As I’ve said before, if you are an intellectually serious and culturally engaged Christian, you really should subscribe to the Mars Hill Audio Journal. There is nothing else like it. I have been a subscriber for a few years now, and I keep all the episodes archived on my iPod. They’re so deep and rich that I find myself listening again and again to old interviews, drawing new insights from them. This morning on the way to work I heard again a 2005 interview Ken Myers did with Catherine Edwards Sanders about her (then new) book, “Wicca’s Charms,” which is about the spiritual hunger and cultural realities driving the growing popularity of neopaganism.
Introducing the interview, Myers observed that many people attracted to Wicca report that they’ve been drawn by its “authenticity,” meaning it feels more real to them than traditional, established religions. In the interview, Myers and Sanders discuss this, and how our age of do-it-yourself religion has quite naturally made space for a new, DIY faith like Wicca. In his preliminary remarks, Myers dwells on the use of the word “authenticity,” and how it used to refer to something that was “authenticatable” — this, with reference to its history, its provenance, or some set of standards. This rug is an authentic Afghan rug, for example, because we can prove it was made in Afghanistan, by Afghan artisans; this rug that looks just like it is not authentic, because we can prove it was made in a factory in Schenectady. The point is, we have a way of testing the authenticity of the thing — and this has long been true for religion.
This is why it matters who gets to say what Catholicism (for example) is, and is not; if there is no way to authenticate Catholicism, then there’s no way to determine which is the truthful, authentic version from the counterfeits. This is also why the “Catholicism is whatever I say it is, and nobody can tell me otherwise” people are so dangerous, at least to those who take Catholicism seriously, and who would like to preserve its integrity to pass on to their children. Imagine saying that “money is whatever I say it is, and nobody can tell me any different.” If enough people believed that, commerce would cease, because nobody could tell what was authentic and what was fake — this, because the idea of authenticity would have been radically subjectivized, which is to say, completely denied.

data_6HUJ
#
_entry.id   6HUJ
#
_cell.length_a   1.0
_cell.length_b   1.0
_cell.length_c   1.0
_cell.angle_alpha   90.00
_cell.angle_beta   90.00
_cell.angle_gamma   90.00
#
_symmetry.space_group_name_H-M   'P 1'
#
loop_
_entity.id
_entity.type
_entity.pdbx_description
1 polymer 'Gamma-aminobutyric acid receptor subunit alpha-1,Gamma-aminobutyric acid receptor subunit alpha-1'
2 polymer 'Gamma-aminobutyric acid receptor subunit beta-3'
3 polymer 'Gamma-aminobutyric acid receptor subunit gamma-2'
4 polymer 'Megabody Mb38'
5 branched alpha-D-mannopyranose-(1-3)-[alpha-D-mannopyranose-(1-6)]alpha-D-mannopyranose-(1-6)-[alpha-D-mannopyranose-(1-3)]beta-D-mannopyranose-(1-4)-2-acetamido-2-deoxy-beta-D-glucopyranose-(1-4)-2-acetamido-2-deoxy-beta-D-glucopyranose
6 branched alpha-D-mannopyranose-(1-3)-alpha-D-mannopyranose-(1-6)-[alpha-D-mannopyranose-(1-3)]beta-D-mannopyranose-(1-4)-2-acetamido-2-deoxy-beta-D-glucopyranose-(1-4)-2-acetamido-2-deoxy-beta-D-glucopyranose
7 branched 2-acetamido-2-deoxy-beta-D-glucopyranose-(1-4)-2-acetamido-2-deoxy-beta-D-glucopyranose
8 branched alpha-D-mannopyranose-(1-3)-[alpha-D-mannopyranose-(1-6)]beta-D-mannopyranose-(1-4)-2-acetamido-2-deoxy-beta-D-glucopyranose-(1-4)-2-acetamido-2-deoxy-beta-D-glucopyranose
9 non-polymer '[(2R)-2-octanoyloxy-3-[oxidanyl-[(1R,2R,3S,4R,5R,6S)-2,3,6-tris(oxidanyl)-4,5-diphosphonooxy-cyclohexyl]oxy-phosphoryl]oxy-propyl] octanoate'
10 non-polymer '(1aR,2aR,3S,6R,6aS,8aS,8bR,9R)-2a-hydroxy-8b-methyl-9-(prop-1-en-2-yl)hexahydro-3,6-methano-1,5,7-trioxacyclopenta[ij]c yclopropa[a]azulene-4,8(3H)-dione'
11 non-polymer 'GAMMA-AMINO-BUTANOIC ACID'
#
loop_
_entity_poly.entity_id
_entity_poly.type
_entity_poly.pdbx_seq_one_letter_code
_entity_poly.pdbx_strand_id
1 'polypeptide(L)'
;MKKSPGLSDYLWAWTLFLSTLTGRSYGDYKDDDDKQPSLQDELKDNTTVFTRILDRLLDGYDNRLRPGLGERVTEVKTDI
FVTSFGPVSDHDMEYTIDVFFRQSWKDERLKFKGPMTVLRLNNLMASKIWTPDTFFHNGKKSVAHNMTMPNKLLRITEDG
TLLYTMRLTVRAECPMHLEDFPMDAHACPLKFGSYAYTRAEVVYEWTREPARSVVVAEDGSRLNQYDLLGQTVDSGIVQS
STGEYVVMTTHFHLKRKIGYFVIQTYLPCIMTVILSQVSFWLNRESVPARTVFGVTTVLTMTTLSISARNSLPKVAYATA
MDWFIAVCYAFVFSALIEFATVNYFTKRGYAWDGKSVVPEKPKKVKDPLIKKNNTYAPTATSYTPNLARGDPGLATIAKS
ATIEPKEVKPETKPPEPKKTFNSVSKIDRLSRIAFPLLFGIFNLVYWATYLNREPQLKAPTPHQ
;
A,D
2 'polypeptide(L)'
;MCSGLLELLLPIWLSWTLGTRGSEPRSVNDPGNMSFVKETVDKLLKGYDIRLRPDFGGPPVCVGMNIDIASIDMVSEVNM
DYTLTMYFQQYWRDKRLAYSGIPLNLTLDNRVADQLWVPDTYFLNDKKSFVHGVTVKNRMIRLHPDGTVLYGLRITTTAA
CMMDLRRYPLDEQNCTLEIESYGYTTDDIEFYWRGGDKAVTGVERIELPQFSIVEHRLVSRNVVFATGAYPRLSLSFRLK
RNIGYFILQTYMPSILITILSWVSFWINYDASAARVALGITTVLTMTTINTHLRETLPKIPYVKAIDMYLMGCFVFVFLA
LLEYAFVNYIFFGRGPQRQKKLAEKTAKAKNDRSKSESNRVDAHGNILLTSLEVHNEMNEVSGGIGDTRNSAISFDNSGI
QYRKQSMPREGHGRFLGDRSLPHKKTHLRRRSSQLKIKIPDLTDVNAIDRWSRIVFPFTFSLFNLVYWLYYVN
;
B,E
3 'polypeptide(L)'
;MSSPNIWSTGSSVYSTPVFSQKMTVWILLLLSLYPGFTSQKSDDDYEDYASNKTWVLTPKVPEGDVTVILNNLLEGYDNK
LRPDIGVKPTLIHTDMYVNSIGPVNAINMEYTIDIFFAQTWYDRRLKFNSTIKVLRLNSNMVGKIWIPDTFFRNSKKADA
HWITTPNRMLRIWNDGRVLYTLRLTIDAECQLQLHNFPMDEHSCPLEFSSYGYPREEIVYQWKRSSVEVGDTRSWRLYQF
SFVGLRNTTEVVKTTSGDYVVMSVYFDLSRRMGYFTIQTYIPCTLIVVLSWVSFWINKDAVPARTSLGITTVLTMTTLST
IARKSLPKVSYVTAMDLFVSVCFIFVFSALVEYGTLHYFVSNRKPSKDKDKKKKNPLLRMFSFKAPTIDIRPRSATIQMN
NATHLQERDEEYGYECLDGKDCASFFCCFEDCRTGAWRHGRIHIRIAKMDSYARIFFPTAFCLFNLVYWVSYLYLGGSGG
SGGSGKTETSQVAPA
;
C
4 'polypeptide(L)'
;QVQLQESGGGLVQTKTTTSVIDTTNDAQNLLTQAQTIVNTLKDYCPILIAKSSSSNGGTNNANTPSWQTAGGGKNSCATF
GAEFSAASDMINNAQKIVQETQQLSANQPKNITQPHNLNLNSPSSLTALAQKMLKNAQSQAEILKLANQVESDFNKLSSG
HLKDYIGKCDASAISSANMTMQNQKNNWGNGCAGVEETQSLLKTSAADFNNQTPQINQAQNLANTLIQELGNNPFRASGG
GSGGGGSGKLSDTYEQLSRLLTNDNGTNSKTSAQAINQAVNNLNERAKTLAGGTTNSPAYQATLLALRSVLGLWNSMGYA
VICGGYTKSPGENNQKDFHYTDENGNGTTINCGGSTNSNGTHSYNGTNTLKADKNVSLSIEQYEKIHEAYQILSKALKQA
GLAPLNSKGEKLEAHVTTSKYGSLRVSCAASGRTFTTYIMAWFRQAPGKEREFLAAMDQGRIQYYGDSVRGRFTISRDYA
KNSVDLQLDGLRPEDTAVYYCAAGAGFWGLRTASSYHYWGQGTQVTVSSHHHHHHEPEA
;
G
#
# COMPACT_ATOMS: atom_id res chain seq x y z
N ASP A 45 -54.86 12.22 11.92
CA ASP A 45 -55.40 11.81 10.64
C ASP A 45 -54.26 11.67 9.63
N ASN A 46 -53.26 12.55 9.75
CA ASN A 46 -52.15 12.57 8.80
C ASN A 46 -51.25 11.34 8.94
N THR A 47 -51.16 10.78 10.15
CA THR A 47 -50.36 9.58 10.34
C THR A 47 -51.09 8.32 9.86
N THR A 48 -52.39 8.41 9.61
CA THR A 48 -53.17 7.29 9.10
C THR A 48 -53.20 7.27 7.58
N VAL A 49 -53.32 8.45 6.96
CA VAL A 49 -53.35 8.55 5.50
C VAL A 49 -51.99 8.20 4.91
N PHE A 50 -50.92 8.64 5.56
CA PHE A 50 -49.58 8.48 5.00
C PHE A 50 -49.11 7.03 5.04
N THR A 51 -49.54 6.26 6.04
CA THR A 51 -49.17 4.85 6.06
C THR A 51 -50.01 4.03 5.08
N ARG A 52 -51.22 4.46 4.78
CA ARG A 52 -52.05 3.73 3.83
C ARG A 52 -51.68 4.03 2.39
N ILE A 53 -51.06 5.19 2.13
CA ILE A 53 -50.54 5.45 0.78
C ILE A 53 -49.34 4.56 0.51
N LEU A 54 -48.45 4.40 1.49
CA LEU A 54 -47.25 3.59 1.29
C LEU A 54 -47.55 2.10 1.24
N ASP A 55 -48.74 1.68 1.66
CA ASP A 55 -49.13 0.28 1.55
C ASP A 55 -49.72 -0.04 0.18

Here’s Myers, from the interview, talking about how modernity has turned the word “authentic,” and the concept of authenticity, inside-out, at least when it comes to religion:

[In] the 1985 book “Habits of the Heart” … sociologist Robert Bellah memorably described a woman named Sheilah, who described her religious beliefs and practices as “Sheilah-ism”. … Today, authentic means something much more subjective. The individual self and its distinctive desires are the only proper source of authentication. So people can say that Christianity doesn’t seem authentic to them, that it feels phony or counterfeit, not because its origins are dubious, but because it feels foreign. It’s curious that ‘authentic’ used to imply some external authority, but today, “authenticity” is used to justify the infallibility of the self.

The question of authenticity depends on authority. A friend and I last night were talking about authority and the Catholic Church, and he made the important point that authority only has meaning if it has been accepted by the people. What we see among many, many Catholics today is a rejection of traditional Catholic teaching about authority, and the installment of the subjective individual as one’s own Magisterium. These are the times we live in: the essence of modernity, or at least one essence of modernity, is the radical exaltation of the Self. Yet my friend is certainly correct: authority, even external authority, means nothing if it is not inwardly appropriated, and furthermore, if that inward appropriation is not shared by others. A revealed, dogmatic religion like Roman Catholicism will have a very difficult time in conditions of modernity, precisely because we are all conditioned to think in terms of the Self as the final arbiter of truth. To exist in proper relationship with the Truth, I believe, requires passionate inward appropriation of external, objective realities. The key point is faith that there is a such thing as religious truth independent of my own subjective judgment. If people don’t believe that, I don’t see how a religion like Christianity is sustainable over the long term, at least not in any meaningful sense.